Pregnant mom-to-be Savita Halappanavar went to the Galway University Hospital in Galway, Ireland, when she first began to miscarry her unborn baby on October 21, but because of the country's strict abortion ban, doctors denied her repeated requests to terminate the pregnancy because they could still detect a fetal heartbeat.
The hospital required her to extend her miscarriage over three days until the fetus’ heartbeat stopped, reports the Daily Mail.
Her husband, Praveen Halappanavar told The Guardian: "Savita was really in agony. She was very upset, but she accepted she was losing the baby. When the consultant came on the ward rounds on Monday morning Savita asked if they could not save the baby could they induce to end the pregnancy. The consultant said: 'As long as there is a fetal heartbeat we can't do anything.'"
"Again on Tuesday morning, the ward rounds and the same discussion. The consultant said it was the law, that this is a Catholic country. Savita [an Indian Hindu] said: 'I am neither Irish nor Catholic,' but they said there was nothing they could do."
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After three days, the dead fetus was removed. Savita Halappanavar was taken to the hospital's intensive care unit where she died on October 28, after developing blood poisoning.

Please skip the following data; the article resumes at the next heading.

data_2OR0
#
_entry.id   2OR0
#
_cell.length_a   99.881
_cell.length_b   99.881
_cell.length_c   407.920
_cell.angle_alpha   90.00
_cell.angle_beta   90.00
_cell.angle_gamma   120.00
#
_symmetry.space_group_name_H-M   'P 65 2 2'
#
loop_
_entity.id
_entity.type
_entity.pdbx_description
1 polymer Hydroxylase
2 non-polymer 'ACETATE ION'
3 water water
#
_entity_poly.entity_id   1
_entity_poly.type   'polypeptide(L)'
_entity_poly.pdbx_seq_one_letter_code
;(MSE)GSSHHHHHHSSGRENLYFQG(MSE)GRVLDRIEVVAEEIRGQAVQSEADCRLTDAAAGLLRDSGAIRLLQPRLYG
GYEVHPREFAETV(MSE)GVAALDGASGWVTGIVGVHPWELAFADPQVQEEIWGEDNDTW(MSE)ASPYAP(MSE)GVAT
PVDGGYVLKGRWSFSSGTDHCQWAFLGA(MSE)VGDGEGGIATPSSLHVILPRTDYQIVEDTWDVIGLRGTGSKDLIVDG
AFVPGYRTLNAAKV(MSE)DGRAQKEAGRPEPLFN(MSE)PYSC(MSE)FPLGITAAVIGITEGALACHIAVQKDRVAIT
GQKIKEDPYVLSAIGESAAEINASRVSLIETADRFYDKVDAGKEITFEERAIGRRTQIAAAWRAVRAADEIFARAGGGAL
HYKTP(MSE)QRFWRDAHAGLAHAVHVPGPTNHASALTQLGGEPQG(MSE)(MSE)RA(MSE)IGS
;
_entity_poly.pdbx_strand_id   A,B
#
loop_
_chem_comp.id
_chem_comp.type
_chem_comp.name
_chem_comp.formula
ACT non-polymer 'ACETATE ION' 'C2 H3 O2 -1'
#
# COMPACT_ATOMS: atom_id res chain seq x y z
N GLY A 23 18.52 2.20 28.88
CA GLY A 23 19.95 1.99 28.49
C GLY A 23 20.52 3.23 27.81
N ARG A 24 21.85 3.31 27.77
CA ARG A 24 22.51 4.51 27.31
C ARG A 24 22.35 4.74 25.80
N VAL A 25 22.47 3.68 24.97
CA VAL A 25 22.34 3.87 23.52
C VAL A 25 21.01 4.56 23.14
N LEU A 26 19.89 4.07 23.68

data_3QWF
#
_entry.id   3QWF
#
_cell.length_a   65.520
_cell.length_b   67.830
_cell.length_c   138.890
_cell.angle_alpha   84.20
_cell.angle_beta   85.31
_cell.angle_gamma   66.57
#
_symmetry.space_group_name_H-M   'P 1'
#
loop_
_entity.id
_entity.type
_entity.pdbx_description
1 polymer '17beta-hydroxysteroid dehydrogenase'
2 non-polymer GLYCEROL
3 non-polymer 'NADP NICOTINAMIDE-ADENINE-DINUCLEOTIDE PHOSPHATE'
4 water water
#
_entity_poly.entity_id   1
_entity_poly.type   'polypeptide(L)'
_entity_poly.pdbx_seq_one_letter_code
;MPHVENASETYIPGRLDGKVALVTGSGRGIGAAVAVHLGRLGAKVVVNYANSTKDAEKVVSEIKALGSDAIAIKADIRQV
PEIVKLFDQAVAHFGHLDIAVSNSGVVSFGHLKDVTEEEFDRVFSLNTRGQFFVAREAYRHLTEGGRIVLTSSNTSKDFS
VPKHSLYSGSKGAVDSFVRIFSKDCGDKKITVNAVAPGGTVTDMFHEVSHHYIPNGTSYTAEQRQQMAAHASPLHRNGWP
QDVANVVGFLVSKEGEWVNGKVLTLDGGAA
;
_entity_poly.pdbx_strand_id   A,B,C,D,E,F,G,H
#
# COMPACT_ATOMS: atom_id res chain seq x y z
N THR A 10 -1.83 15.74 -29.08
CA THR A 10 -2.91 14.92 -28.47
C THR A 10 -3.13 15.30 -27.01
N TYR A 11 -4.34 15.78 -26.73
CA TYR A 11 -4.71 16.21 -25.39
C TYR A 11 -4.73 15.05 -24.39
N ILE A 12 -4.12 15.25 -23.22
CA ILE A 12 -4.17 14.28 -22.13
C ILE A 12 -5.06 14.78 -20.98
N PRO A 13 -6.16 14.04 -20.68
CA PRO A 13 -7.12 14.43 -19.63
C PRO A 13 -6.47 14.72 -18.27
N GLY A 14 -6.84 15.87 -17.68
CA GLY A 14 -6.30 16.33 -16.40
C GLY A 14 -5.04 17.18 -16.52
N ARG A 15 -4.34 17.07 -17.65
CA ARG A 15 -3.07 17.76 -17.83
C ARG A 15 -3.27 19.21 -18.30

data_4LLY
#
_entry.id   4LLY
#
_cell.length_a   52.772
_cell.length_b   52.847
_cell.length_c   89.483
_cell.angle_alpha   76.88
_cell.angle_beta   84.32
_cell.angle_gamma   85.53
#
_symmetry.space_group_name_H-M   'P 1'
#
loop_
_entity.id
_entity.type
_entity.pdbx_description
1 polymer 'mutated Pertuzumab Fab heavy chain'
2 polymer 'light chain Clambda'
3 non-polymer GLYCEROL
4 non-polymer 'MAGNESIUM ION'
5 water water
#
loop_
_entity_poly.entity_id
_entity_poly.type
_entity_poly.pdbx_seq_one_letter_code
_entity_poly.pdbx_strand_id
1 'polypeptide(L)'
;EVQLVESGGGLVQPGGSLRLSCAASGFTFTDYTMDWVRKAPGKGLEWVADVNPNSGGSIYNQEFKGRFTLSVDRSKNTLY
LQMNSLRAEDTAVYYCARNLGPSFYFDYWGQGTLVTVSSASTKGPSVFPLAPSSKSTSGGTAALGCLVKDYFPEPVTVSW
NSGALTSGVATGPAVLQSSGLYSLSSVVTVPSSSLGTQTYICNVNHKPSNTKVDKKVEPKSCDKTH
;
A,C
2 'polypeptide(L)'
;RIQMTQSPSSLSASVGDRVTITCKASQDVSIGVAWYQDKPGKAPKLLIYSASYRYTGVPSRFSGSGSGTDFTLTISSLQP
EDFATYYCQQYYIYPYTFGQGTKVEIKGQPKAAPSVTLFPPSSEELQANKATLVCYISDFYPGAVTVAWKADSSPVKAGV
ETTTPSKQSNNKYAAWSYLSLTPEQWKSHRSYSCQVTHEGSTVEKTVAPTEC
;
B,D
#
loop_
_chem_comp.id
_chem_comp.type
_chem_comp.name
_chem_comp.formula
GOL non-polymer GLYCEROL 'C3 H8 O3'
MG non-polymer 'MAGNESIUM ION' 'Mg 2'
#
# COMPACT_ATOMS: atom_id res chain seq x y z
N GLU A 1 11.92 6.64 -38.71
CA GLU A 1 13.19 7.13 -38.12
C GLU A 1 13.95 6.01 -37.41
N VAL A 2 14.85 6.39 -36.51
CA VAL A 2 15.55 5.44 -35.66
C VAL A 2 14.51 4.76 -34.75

Praveen Halappanavar recalled: "They said they were shifting her to intensive care. Her heart and pulse were low, her temperature was high. She was sedated and critical but stable. She stayed stable on Friday but by 7 p.m. on Saturday they said her heart, kidneys and liver weren't functioning. She was critically ill. That night, we lost her."
The hospital said it could not discuss the details of an individual patient with the media, but expressed its sympathy to the family. Praveen Halappanavar is considering filing a lawsuit.
A 1992 court ruling in Ireland changed the country’s abortion ban to include an exception in cases where the woman’s life is in danger, but apparently hospitals don’t always know how far that exception can stretch and are reluctant to spare the mother's life in the heavily-Catholic country.